RELATED: How to Change Your Husband Without Saying a Word

4. Set boundaries

Setting boundaries with a spouse is crucial for maintaining a healthy relationship. Here are some steps to help you establish boundaries effectively:

  1. Self-Reflection: Clarify your needs and values. Understand what is important to you and where you feel uncomfortable or stretched. You are setting a boundary for what you will and won’t do, not what your spouse can and can’t do.
  2. Communicate Clearly: Express your boundaries directly and respectfully. Use “I” statements to avoid blaming or accusing your spouse. For example, “When you _______, I feel ______.” or ” “I don’t feel safe. I am not okay with that.”
  3. Be Specific: Clearly define what behaviors or actions are acceptable and which are not. Provide concrete examples if necessary without name-calling or accusing.
  4. Listen Actively:  Listen with intent and understanding. Allow your spouse to express their perspective and boundaries as well.

You don’t have to agree, but you must respect their feelings, validate them, and try to understand what they’re saying.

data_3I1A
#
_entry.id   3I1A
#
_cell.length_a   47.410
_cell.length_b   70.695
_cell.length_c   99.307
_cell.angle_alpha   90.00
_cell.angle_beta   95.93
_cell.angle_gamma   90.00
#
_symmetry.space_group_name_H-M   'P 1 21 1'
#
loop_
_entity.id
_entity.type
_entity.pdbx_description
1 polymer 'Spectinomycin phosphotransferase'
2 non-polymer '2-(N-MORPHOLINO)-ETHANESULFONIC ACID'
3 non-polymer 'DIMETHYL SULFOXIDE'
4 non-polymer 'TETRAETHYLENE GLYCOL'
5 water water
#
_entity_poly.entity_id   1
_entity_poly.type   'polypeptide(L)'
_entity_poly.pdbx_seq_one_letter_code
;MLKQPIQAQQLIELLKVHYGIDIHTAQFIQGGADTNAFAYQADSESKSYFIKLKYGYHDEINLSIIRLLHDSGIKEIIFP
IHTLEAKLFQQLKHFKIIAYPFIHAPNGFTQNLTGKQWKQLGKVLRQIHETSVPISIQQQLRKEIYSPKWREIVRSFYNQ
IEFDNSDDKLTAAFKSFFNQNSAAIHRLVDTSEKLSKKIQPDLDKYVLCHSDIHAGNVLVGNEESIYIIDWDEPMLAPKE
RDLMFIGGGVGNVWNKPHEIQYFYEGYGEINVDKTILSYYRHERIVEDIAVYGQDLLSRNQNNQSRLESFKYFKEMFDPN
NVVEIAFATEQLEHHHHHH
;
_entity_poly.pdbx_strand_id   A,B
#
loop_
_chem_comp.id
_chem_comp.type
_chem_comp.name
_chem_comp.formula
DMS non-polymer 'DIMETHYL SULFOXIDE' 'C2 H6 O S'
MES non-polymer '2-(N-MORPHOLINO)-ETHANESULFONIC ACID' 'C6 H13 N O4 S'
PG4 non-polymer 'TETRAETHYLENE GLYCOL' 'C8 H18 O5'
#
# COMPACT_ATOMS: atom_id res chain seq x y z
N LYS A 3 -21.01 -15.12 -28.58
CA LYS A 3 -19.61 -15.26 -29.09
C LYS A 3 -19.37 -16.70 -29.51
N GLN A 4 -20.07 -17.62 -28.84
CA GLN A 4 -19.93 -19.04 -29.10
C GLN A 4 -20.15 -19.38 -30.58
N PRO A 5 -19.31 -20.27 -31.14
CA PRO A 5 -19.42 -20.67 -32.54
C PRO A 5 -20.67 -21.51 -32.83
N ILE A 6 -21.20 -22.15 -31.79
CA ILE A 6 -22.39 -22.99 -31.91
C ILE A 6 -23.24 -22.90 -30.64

1. Negotiate and Compromise: Sometimes, boundaries may need adjustments. Be open to discussing and finding a middle ground that respects both parties’ needs.
  2. Consistency: Establish and enforce your boundaries consistently. This will help establish trust and mutual respect over time. To do this, you need to know your worth as a child of God.
  3. Seek Support if Needed: If setting boundaries feels challenging or if there are deeper issues, consider seeking support from a counselor or therapist. Setting boundaries is difficult, especially if you have never done it before.

Remember, setting boundaries is about creating a healthy balance between your individual needs and the needs of the relationship. It’s a process that requires ongoing communication and mutual understanding.